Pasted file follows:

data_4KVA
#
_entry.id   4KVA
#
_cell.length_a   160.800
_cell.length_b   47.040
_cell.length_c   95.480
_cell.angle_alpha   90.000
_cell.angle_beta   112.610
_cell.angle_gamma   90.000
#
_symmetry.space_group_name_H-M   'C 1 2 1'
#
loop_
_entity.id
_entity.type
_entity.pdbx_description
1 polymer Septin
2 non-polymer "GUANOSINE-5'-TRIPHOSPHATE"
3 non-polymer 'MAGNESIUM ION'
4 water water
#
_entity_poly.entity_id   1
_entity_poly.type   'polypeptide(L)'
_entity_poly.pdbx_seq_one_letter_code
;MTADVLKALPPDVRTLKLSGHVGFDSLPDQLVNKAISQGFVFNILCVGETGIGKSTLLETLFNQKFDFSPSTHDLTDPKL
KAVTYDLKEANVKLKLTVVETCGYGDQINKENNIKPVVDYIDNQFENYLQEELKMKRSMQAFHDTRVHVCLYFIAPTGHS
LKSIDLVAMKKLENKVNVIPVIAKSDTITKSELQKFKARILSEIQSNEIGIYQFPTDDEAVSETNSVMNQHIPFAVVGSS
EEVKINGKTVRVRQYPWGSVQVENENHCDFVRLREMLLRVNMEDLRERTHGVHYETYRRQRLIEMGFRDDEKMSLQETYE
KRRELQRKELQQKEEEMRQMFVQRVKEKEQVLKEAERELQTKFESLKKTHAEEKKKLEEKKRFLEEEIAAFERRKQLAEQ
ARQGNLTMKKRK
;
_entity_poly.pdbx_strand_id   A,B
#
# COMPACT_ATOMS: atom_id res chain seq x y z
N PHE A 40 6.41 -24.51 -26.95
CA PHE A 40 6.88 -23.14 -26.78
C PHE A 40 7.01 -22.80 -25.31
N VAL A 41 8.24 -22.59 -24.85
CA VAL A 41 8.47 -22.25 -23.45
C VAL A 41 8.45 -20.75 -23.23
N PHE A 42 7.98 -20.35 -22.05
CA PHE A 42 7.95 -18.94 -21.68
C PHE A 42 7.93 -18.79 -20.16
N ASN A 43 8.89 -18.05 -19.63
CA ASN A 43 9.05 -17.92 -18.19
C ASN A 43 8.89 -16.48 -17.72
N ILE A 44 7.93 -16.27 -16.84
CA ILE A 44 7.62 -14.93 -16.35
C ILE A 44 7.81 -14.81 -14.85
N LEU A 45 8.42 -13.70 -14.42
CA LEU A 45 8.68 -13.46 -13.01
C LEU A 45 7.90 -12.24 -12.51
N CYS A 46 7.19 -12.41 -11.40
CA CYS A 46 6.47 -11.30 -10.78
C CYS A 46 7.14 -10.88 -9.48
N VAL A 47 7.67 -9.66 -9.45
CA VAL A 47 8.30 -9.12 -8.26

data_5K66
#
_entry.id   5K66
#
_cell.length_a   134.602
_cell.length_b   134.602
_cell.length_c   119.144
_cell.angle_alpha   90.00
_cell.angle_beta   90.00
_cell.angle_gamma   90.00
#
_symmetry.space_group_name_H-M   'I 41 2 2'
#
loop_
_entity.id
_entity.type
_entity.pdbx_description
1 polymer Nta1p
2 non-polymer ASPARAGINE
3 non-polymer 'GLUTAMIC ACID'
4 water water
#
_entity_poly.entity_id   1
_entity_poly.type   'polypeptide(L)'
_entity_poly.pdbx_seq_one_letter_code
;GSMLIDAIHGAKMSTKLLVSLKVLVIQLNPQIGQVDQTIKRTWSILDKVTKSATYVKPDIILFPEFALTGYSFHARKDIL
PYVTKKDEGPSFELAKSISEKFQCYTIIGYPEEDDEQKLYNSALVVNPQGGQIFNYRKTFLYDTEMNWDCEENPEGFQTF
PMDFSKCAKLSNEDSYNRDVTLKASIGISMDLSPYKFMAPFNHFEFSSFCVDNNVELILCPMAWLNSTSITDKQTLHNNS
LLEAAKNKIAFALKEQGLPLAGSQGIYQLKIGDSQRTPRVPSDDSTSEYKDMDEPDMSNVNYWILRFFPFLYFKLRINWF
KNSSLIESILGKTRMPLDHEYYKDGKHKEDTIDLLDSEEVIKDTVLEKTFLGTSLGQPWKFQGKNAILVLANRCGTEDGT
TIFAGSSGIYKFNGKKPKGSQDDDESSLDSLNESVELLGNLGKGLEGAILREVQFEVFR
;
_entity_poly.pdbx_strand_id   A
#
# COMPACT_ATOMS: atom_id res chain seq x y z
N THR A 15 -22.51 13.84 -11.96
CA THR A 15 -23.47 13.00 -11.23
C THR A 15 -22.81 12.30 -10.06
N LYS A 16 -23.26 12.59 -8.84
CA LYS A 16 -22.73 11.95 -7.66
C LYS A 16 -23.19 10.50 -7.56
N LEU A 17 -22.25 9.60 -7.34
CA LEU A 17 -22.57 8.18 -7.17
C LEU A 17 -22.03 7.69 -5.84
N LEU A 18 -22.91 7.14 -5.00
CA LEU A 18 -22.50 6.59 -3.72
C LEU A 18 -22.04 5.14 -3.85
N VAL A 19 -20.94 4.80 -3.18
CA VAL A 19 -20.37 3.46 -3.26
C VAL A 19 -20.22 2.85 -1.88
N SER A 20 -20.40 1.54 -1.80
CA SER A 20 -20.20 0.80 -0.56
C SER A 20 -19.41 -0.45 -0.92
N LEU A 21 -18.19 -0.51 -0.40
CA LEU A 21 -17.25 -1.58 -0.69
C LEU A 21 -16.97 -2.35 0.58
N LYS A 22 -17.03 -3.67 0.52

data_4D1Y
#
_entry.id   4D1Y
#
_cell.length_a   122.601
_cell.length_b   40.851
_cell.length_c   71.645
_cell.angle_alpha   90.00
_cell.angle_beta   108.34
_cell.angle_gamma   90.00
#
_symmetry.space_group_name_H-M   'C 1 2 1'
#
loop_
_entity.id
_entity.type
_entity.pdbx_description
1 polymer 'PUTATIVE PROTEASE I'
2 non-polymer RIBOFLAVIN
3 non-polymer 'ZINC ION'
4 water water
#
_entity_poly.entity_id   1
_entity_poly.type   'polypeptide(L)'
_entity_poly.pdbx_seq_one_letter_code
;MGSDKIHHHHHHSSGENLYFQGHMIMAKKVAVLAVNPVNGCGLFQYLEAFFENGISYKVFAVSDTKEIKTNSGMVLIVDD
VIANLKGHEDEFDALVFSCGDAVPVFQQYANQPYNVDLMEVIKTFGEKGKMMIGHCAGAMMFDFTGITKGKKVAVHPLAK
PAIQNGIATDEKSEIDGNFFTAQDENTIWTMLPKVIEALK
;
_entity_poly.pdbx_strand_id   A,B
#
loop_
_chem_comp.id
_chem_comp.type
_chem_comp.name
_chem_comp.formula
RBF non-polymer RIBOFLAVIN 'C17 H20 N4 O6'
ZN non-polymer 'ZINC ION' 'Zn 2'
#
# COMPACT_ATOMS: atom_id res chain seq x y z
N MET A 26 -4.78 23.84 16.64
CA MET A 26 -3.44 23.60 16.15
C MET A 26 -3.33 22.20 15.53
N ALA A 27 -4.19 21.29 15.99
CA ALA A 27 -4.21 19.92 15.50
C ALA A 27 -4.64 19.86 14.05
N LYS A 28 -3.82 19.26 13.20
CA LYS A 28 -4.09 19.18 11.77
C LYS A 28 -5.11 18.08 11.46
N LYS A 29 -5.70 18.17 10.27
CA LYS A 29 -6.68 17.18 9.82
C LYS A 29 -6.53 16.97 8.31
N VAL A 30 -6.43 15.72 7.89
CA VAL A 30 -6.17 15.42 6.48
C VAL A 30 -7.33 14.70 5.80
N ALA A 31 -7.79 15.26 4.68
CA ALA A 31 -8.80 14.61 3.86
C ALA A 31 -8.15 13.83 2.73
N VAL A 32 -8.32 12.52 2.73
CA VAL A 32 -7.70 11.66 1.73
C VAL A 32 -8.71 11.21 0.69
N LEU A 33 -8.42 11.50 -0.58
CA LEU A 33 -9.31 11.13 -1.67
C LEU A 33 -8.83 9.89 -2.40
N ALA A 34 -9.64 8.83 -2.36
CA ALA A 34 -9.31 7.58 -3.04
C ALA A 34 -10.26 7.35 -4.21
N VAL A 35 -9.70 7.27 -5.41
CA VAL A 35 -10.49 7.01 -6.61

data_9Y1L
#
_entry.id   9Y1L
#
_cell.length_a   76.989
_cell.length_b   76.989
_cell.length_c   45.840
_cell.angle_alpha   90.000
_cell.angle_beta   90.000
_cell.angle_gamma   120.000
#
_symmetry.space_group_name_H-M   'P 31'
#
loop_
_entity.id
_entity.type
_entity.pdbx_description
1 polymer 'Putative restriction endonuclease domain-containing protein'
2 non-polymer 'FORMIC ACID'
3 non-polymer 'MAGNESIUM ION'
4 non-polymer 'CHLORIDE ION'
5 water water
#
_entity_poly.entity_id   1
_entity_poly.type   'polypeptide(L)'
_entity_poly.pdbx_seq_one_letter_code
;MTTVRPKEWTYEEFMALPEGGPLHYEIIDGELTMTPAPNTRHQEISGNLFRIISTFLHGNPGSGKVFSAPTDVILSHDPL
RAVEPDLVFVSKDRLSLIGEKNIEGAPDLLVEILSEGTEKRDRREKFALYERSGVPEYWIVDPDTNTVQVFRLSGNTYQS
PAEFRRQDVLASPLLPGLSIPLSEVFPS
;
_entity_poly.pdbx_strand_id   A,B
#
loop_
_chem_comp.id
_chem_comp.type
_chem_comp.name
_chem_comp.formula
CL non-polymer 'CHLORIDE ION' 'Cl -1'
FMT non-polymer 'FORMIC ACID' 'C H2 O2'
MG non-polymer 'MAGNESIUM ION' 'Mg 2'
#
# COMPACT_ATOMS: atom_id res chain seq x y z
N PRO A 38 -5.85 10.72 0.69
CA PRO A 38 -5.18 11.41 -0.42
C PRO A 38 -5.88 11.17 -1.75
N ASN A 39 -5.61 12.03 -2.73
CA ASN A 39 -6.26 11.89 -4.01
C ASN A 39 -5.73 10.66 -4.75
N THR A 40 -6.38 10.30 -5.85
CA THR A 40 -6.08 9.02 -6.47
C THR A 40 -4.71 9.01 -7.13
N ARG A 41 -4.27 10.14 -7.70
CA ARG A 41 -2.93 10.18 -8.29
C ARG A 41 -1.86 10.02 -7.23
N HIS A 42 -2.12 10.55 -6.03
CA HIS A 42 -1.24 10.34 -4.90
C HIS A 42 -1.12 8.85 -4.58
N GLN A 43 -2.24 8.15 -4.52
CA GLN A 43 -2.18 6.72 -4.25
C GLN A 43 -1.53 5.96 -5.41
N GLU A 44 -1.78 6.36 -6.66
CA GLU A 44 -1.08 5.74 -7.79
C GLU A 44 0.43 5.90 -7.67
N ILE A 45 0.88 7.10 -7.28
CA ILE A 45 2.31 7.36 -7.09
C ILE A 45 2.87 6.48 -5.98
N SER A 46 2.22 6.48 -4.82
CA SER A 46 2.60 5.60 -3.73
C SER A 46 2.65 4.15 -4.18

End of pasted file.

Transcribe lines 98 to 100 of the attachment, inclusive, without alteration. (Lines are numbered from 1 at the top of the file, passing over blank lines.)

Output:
CA LYS A 16 -22.73 11.95 -7.66
C LYS A 16 -23.19 10.50 -7.56
N LEU A 17 -22.25 9.60 -7.34